We suggest that you change the term "high risk" on pages i and 2 of your report to "highest risk," to more accurately reflect the intent of the program. You use the phrase, "designated high risk offices" to describe those offices that are required to submit management control plans. This is not language that we have used in our program, and it conveys an inference that we do not intend. Our objective was to eliminate the requirement to prepare a plan in those offices that have relatively low risk. The term we used in describing the offices that should submit management control plans was "highest risk with respect to programmatic and administrative activities." "Highest risk" is a relative term and does not necessarily imply that an office is "high risk."

With respect to your specific recommendations, I submit the following:

Recommendation 1

The Executive Committee should review future management control plans to ensure completeness and adherence to the prescribed reporting format outlined in draft Management Directive 4.4 when it is finalized.

Response

Agree in part.

It is not the intent of the revised management control program to require compliance with a prescribed reporting format for management control plans. The intent of the program is to provide a framework within which office directors can carry out their management control responsibilities. Therefore, the format and content of the plans should be tailored to each office's operating environment. However, if certain designated management control activities are planned by the offices, or desired by the Executive Committee, the offices are asked to include these in their plans. This is information that generally will assist the Committee in carrying out its oversight responsibilities. A list of these designated activities was included in the instructions for preparing the plans. The Executive Committee will review the 1996 plans to ensure Committee concerns are addressed.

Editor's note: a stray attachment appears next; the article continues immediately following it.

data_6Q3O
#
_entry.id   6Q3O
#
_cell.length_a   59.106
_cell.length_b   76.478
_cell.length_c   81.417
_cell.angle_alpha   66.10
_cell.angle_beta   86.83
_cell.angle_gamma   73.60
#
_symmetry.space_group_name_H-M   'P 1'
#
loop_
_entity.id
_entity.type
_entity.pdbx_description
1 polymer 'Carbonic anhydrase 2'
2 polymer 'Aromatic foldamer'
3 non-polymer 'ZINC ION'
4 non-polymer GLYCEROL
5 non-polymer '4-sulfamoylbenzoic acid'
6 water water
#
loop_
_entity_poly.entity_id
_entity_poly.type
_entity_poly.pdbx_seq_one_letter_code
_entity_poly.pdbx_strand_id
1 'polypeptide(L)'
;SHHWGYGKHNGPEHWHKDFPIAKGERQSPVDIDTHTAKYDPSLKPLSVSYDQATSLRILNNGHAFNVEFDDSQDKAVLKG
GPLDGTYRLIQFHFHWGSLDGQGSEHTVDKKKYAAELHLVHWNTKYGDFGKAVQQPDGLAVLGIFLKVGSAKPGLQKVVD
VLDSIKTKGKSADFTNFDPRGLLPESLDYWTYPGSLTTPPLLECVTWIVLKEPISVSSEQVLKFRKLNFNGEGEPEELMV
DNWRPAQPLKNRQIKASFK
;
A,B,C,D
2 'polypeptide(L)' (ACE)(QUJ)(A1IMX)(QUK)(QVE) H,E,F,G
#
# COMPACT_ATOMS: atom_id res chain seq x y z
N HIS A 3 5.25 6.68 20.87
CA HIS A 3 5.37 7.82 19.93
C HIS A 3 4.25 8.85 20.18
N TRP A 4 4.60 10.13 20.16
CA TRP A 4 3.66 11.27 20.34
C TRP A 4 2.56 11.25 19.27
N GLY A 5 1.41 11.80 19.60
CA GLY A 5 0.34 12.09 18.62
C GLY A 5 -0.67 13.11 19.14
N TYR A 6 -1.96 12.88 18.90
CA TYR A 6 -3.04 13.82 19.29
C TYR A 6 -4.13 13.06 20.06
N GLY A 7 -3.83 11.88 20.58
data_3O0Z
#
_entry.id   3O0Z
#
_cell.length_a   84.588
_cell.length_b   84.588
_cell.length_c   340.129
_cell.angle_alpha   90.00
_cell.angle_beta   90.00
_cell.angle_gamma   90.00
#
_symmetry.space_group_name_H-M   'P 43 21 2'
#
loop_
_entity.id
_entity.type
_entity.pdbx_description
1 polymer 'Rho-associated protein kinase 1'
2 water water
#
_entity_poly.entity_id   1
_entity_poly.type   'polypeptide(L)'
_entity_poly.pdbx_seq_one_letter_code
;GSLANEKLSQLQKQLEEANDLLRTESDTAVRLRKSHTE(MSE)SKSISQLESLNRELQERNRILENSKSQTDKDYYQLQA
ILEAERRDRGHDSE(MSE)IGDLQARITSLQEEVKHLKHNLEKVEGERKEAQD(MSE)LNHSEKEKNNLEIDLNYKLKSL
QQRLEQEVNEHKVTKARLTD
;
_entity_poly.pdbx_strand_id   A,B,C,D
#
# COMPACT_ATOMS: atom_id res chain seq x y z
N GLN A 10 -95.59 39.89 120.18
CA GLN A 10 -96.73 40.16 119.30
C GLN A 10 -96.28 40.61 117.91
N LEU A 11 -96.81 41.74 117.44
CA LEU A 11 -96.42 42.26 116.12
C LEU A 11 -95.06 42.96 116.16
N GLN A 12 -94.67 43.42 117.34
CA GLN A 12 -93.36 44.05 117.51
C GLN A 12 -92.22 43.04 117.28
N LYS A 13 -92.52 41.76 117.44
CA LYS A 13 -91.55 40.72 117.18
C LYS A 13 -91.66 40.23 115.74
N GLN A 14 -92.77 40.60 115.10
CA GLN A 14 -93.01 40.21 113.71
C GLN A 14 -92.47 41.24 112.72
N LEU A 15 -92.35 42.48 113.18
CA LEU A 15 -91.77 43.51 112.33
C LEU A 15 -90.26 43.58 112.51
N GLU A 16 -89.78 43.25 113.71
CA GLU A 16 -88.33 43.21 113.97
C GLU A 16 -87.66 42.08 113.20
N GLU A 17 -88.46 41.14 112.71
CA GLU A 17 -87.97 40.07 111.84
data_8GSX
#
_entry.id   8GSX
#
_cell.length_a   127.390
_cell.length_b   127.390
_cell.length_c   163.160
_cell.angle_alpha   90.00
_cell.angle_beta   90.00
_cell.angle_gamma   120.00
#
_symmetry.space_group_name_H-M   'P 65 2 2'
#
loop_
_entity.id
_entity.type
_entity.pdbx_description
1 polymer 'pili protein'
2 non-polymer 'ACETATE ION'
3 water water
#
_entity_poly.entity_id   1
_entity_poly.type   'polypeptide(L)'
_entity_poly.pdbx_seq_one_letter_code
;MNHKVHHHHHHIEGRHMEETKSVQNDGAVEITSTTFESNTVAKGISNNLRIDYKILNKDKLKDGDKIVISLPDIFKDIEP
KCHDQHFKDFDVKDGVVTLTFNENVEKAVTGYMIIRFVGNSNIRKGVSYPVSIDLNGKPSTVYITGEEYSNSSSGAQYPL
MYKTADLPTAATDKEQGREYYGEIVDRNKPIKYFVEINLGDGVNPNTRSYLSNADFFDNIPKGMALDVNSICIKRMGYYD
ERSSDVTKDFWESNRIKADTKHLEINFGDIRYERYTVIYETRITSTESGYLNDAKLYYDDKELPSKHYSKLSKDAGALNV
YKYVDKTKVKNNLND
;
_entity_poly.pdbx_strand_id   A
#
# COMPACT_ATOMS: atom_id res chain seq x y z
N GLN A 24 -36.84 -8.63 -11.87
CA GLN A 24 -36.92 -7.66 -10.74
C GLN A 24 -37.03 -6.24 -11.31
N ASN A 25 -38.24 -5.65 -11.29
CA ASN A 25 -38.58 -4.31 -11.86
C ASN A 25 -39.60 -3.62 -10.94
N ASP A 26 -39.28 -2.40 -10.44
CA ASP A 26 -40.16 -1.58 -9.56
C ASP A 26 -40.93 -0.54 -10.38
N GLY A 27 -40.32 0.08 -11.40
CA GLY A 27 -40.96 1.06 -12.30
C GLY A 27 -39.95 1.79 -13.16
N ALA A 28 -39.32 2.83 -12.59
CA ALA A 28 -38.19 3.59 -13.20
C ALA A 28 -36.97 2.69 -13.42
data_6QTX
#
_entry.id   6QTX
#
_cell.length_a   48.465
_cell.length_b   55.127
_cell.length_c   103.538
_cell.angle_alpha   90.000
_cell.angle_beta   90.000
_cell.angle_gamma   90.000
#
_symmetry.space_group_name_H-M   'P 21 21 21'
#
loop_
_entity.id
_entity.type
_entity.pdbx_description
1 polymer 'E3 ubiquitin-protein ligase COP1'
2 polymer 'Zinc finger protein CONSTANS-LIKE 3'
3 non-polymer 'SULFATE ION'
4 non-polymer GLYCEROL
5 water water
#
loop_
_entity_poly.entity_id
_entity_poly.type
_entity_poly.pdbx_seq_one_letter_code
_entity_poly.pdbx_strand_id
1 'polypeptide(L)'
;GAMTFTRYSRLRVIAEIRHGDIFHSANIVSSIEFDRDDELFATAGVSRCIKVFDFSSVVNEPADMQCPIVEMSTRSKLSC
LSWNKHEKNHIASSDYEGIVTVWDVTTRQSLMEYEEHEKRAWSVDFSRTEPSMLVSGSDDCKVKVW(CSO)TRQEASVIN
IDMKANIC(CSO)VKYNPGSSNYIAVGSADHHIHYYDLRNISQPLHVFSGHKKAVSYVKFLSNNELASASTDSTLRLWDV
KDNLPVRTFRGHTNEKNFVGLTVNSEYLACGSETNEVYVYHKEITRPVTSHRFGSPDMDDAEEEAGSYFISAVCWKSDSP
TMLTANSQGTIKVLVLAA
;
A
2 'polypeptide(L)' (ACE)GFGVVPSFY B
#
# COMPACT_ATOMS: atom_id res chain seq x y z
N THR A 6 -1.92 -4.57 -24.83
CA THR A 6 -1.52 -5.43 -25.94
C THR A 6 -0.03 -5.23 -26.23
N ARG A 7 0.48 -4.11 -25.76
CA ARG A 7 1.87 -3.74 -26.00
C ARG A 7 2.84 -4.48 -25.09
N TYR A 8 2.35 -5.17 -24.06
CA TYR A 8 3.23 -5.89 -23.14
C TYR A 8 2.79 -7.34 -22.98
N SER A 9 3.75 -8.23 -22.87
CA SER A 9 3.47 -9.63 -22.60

Recommendation 2